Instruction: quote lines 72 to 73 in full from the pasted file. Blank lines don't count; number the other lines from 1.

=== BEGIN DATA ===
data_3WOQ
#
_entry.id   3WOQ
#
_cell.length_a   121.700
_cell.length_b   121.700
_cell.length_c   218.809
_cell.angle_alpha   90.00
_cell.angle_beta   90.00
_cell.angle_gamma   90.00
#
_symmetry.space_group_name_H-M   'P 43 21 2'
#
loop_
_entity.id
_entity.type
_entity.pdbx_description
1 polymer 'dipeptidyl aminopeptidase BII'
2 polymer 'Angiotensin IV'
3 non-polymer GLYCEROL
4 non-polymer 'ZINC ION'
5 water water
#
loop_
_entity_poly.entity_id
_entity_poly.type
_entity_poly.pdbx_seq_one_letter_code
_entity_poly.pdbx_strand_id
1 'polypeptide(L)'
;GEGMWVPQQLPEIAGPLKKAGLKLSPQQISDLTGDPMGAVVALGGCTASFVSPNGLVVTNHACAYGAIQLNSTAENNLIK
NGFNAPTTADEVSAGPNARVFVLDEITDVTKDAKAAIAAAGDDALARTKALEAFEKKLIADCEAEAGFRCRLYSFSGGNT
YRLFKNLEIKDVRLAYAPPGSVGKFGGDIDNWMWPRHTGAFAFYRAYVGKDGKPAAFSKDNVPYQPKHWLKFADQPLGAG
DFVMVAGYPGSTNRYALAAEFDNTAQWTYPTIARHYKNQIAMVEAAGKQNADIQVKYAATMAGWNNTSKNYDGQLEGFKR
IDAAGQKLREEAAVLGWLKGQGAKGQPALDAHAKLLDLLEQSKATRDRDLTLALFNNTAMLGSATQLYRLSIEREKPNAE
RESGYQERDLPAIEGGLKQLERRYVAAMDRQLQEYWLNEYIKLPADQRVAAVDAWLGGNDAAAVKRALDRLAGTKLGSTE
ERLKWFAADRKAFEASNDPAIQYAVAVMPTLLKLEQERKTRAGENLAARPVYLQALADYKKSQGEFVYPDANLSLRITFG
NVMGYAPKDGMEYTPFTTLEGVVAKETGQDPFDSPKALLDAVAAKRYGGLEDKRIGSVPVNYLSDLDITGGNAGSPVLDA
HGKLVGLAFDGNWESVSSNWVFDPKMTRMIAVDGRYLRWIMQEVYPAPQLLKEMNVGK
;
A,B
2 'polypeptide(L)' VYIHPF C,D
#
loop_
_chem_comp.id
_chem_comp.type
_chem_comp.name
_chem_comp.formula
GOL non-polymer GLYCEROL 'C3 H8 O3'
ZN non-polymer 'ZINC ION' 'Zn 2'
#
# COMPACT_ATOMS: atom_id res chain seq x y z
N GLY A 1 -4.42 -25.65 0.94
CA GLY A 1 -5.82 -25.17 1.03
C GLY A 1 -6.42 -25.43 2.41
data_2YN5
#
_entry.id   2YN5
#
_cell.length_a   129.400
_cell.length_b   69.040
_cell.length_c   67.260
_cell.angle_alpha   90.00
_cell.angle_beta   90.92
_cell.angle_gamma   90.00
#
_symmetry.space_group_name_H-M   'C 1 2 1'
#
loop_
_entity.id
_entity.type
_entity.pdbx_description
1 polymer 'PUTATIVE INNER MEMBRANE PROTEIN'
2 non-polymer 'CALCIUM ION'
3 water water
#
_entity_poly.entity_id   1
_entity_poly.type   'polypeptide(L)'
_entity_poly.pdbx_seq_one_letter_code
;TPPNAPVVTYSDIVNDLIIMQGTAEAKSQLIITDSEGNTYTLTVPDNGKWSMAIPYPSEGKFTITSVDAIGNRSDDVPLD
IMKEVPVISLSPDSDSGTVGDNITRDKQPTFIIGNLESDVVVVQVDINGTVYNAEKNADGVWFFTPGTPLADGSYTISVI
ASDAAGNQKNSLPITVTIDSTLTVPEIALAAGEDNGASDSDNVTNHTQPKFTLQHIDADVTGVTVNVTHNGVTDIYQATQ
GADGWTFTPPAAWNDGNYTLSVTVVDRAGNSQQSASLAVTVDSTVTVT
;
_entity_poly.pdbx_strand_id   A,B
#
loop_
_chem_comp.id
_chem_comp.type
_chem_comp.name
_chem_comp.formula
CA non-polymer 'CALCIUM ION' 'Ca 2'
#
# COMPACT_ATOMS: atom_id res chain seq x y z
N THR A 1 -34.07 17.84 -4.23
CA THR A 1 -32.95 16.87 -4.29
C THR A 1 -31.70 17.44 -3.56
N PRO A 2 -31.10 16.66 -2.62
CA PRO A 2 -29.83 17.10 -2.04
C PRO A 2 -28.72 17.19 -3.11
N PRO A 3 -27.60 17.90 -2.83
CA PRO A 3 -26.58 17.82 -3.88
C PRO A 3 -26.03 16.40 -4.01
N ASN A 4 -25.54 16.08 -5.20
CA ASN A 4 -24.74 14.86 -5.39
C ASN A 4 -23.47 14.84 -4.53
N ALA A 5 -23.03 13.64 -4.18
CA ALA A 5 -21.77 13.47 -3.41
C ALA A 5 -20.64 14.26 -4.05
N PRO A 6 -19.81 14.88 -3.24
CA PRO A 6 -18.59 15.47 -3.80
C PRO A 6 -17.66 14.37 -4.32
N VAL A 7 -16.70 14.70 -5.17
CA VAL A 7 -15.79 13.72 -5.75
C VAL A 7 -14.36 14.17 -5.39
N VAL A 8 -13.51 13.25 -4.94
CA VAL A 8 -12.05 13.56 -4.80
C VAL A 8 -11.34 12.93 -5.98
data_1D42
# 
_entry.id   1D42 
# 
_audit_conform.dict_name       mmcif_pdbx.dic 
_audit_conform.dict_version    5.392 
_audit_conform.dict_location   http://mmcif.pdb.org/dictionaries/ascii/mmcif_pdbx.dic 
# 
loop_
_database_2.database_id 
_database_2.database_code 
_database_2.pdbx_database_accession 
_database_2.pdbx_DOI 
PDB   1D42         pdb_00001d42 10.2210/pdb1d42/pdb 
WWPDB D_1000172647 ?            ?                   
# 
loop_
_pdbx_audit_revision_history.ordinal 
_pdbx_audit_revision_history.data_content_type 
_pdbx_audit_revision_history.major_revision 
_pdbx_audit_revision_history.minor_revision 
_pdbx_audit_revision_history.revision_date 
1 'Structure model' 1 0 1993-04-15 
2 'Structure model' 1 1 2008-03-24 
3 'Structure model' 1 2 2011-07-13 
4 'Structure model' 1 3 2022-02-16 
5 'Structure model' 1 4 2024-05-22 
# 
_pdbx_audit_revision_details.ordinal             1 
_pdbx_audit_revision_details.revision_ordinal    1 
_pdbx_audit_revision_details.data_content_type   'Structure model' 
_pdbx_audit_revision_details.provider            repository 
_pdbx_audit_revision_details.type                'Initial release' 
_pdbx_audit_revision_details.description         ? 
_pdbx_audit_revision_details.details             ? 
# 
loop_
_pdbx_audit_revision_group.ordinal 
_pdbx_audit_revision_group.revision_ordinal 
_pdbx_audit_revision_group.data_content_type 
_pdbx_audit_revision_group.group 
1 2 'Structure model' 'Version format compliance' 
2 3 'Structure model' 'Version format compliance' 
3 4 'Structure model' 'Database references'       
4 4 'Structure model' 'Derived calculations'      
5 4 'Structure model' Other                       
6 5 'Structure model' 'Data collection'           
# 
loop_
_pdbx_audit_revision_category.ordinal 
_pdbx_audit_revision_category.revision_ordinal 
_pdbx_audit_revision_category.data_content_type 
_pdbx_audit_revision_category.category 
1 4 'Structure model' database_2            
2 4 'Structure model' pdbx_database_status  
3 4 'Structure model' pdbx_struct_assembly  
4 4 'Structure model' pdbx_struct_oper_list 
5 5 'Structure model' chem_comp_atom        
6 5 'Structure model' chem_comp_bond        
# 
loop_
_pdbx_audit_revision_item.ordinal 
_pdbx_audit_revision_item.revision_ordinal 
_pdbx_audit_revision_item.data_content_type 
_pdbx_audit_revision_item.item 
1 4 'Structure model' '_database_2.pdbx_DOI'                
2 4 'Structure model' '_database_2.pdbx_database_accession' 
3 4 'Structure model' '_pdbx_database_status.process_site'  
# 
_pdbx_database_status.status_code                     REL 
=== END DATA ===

1 polymer 'PUTATIVE INNER MEMBRANE PROTEIN'
2 non-polymer 'CALCIUM ION'